Although the evidence is not yet ironclad, two recent reports support fears that populations of hundreds of bird species strongly dependent on water bodies are declining in much of the world.
In a study reported to be the first to provide detailed, long-term trend data over a substantial portion of North America, researchers have found that shorebird populations in the northeastern US and southeastern Canada have seen an average decline of about 2% per year for 20 years. The study was published in the January 2007 Journal of Avian Biology by a team of US and Canadian researchers (release and article abstract); for a copy of the full study, contact Jonathan Bart, 208-426-5216, or Stephen Brown, 508-224-6521.
The average population decline for 30 species during the 20 years was 36%, with about three-fourths of the species declining (and a few plummeting by 70-80%), and none increasing significantly.
In the central US - ranging from Texas to North Dakota to Ohio - there was no overall pattern for 29 species studied, though there were indications of increases and decreases for most species.
Limitations in the data lessen the ability of the researchers to make some firm conclusions about their findings. For instance, the trends, or lack thereof, could be caused by shifts in timing and location for migrating birds, not actual population declines. However, much of the evidence from the study, and from other studies, suggests there may indeed be significant population declines.
Elsewhere in the world, widespread declines have been documented in the report "Waterbird Population Estimates," released Jan. 22, 2007, by Wetlands International (release).
The organization gathered data from about 15,000 observers working each year in more than 100 countries, and evaluated trends for 878 species that were divided into 2,305 populations. Each population is either a subspecies or a group of the same species that lives in a particular geographic area, such as a continent.
The most vulnerable waterbirds over the past five years have been in Asia, with 62% of the populations studied decreasing to some degree. The "best" situation was in North America, with 37% of populations studied decreasing. In between were Africa, Oceania, South America, and Europe.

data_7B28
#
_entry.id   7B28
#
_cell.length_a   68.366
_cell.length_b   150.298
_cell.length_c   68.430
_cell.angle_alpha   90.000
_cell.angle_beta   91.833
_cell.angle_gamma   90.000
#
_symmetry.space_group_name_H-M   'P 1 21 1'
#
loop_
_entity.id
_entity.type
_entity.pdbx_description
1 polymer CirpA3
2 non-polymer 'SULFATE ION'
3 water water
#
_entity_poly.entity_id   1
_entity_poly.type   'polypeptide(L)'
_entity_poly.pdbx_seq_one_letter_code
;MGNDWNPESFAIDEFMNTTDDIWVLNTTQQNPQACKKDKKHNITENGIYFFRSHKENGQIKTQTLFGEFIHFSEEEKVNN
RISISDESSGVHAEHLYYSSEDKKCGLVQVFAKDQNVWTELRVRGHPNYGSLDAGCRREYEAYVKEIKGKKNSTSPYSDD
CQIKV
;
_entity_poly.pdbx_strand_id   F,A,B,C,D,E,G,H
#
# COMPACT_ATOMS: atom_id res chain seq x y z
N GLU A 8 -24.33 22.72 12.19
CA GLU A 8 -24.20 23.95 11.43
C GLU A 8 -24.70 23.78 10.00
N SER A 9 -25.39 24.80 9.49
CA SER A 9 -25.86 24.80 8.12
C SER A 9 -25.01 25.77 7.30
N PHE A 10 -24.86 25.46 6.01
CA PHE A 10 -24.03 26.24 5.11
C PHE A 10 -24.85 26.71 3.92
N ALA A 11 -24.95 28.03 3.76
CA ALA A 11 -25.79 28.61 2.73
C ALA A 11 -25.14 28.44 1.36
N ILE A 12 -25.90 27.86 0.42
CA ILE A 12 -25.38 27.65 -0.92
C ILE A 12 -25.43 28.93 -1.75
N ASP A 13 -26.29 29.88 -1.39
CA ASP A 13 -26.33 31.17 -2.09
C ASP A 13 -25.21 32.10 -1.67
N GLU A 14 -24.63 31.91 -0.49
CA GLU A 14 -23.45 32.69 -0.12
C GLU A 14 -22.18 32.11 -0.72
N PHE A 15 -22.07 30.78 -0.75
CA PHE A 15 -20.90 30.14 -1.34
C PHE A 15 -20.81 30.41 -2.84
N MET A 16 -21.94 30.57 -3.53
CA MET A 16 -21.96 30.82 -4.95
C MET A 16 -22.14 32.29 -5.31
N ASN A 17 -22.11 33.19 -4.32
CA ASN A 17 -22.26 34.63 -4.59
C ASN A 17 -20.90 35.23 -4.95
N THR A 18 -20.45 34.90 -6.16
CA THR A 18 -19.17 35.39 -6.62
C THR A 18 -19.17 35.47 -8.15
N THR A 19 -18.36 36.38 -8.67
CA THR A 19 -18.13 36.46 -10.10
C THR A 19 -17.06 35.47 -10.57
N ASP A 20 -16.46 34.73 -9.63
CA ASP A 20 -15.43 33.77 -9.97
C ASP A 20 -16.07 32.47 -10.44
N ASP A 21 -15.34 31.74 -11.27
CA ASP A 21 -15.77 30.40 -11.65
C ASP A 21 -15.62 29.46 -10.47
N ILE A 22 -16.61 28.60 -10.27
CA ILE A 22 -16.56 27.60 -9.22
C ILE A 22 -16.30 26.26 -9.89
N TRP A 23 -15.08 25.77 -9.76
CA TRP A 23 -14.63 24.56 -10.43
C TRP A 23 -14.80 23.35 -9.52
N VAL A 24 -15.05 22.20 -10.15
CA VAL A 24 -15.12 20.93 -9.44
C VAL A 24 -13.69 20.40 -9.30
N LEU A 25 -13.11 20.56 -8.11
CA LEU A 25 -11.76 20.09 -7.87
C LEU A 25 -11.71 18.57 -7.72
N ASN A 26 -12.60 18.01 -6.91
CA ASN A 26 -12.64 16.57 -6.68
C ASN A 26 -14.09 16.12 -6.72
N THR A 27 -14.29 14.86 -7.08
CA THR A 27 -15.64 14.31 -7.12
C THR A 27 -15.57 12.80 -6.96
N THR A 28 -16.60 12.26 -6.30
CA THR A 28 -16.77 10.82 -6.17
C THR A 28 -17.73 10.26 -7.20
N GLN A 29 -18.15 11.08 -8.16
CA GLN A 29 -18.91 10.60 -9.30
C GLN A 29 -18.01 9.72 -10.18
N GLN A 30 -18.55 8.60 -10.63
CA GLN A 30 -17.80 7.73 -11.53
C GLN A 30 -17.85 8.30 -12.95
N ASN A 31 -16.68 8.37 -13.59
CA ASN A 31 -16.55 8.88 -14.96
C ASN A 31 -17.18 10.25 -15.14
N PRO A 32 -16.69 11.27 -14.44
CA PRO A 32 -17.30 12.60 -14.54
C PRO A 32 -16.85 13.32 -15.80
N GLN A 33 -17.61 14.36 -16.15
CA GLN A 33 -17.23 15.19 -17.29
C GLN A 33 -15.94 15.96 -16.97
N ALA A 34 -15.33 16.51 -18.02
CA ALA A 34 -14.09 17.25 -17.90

The report - which spokesman Alex Kaat, +31 65060 1917, says is not free for the media - updates a 2002 publication.
The data evaluated typically aren't as detailed or extensive as that used in the first study, and sometimes there are significant gaps. For instance, in Asia, there is no data on 60% of the populations. Nonetheless, the report is useful to many professionals, in part because it offers the best information available for some parts of the world.
The group concludes that the two biggest threats to waterbirds are habitat destruction, usually fueled by human developments, and climate change.
- Media coverage: Ireland On-Line, Jan. 23, 2007, "Waterbirds Pay Price of Global Warming."
For more information on waterbirds in North America:
- South Atlantic Migratory Bird Initiative, covering the south Atlantic and lower Mississippi Valley regions (some results available, others in process, some studies yet to begin).
- PRBO Conservation Science: Southern Pacific Shorebird Conservation Plan;Pacific Flyway Project (older information, but possibly useful).
- Program for Regional and International Shorebird Monitoring (in early stages): USDA Forest Service and ShorebirdWorld.org.